reality is the people with the money after 2008 are the people who caused the problem in 2008. it for us more and more and more to get the grants we need, we have to go up to the people who have no interest in the conversations we must lead. i have got to remember i am on c-span and i am out here trying to raise some money myself. the reality is, many of the funders, many of the biggest funders for the lamprey -- for philanthropy are people who do not pay a good wage. or people who own large amounts of food. when we want to talk about nutrition or wage -- which are the two things we should be talking about in my business. again, this is with love in our hearts, but to escape from that, we need to have better control of our finances. this is why i am intrigued, for example, in california -- they have talked forever about a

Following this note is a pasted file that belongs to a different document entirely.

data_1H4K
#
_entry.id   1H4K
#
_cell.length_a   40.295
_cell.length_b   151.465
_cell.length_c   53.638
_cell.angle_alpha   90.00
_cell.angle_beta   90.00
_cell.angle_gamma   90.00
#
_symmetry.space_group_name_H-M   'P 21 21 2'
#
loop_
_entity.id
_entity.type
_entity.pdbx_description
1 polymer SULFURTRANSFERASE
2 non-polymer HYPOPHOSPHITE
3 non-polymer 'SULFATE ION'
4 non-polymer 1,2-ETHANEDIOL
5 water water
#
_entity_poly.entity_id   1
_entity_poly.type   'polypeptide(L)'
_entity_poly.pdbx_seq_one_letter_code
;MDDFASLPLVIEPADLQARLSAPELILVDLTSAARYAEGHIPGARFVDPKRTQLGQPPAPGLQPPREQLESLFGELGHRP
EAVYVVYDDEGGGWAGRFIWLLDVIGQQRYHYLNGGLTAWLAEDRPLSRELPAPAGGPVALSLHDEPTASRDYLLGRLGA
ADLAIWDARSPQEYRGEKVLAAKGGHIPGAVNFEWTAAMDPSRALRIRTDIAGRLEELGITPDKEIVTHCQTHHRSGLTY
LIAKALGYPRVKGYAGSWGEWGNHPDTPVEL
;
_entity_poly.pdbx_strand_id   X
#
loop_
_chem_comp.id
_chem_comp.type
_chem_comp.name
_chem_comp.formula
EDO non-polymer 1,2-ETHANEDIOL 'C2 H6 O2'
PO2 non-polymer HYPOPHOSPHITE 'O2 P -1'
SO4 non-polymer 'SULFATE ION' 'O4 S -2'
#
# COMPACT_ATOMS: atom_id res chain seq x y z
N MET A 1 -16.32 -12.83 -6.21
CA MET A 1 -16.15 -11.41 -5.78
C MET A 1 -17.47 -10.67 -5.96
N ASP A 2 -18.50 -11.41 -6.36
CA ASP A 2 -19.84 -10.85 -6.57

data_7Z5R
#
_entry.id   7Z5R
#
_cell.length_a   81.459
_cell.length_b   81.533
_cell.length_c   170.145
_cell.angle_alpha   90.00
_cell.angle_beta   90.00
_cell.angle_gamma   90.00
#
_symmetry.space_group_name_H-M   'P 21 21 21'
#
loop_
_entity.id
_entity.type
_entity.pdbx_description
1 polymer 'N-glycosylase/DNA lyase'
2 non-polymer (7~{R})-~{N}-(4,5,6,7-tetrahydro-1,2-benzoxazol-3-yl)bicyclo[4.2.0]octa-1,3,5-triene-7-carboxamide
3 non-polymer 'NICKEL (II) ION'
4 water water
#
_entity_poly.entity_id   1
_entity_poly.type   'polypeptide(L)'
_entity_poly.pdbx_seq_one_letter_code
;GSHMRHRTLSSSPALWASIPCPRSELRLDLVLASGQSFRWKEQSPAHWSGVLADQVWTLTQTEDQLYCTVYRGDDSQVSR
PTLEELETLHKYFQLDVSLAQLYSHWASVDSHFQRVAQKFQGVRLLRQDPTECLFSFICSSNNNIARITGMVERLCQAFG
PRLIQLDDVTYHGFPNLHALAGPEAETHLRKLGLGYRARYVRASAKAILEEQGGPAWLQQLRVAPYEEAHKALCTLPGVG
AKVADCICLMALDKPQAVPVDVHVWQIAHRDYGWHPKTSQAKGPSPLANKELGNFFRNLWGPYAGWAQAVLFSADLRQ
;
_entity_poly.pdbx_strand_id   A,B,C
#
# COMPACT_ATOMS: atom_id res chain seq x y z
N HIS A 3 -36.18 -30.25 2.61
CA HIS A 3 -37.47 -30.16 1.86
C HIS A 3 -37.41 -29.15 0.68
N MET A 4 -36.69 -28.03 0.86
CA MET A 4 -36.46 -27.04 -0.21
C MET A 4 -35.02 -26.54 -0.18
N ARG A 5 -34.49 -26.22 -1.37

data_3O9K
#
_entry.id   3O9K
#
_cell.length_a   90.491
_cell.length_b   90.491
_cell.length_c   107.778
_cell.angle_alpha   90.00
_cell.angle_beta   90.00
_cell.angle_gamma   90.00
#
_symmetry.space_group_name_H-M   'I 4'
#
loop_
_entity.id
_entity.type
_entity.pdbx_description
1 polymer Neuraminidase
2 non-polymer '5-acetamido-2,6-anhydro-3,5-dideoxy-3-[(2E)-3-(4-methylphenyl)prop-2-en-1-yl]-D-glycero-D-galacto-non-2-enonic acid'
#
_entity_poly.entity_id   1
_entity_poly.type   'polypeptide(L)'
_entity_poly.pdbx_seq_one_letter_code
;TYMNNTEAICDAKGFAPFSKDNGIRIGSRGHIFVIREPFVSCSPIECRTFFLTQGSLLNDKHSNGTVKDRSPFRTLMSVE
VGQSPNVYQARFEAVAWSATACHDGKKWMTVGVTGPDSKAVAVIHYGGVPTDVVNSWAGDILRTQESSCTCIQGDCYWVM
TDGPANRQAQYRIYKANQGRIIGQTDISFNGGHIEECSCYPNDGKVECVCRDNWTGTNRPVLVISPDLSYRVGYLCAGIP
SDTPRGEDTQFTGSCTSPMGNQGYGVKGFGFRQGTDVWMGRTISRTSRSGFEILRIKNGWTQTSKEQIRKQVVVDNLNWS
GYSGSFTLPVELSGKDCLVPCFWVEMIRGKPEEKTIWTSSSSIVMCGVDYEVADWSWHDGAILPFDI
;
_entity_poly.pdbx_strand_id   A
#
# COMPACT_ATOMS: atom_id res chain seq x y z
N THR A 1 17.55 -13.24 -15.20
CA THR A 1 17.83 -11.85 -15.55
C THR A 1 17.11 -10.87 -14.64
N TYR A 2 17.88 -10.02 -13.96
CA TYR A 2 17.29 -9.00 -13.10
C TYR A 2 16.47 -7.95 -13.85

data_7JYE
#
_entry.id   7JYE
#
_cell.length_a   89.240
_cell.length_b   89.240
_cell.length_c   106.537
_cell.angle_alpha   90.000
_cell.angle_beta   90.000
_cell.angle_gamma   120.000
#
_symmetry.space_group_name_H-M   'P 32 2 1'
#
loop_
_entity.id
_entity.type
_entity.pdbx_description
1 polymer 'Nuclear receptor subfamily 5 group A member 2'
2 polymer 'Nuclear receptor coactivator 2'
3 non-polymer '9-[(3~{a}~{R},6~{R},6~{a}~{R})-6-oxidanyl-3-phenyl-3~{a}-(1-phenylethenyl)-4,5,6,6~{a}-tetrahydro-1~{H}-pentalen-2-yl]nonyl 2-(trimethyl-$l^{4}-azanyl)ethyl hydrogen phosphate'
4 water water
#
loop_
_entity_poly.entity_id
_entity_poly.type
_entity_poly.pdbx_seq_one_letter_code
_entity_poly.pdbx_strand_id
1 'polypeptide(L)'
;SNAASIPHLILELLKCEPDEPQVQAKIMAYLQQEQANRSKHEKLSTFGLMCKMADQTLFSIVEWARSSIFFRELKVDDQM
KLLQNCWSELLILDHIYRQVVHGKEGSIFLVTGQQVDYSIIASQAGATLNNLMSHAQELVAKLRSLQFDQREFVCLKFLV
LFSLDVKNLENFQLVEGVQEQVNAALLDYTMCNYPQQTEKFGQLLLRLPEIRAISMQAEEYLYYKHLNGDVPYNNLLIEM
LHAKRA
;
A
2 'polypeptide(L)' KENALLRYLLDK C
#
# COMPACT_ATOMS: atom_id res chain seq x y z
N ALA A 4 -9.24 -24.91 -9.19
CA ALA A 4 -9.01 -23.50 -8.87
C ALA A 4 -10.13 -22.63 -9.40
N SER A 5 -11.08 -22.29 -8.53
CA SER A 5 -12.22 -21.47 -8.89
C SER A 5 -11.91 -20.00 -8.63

credit union. the reality is if we put our money together, the top 10 nonprofits and anything will count put our money together and say in effect, we're are not going to merge our assets, the we're going to merge our banking business. if you want our business, we want access to capital. i don't know about you all, but in d.c., we had a $12 million theater organization. $12 million. if i was lucky, i get a 200,000 dollars grant. that was the big prize. you know how much money i may come through there with $12 million every year? you need to start thinking about the merger mentality. the think about all of the different ways we stand together. imagine if we create a little seal of approval. man, if you want less poverty, look for the community action seal. every time you shop in the store, the store pays a living wage. every time you buy here, you make us go away.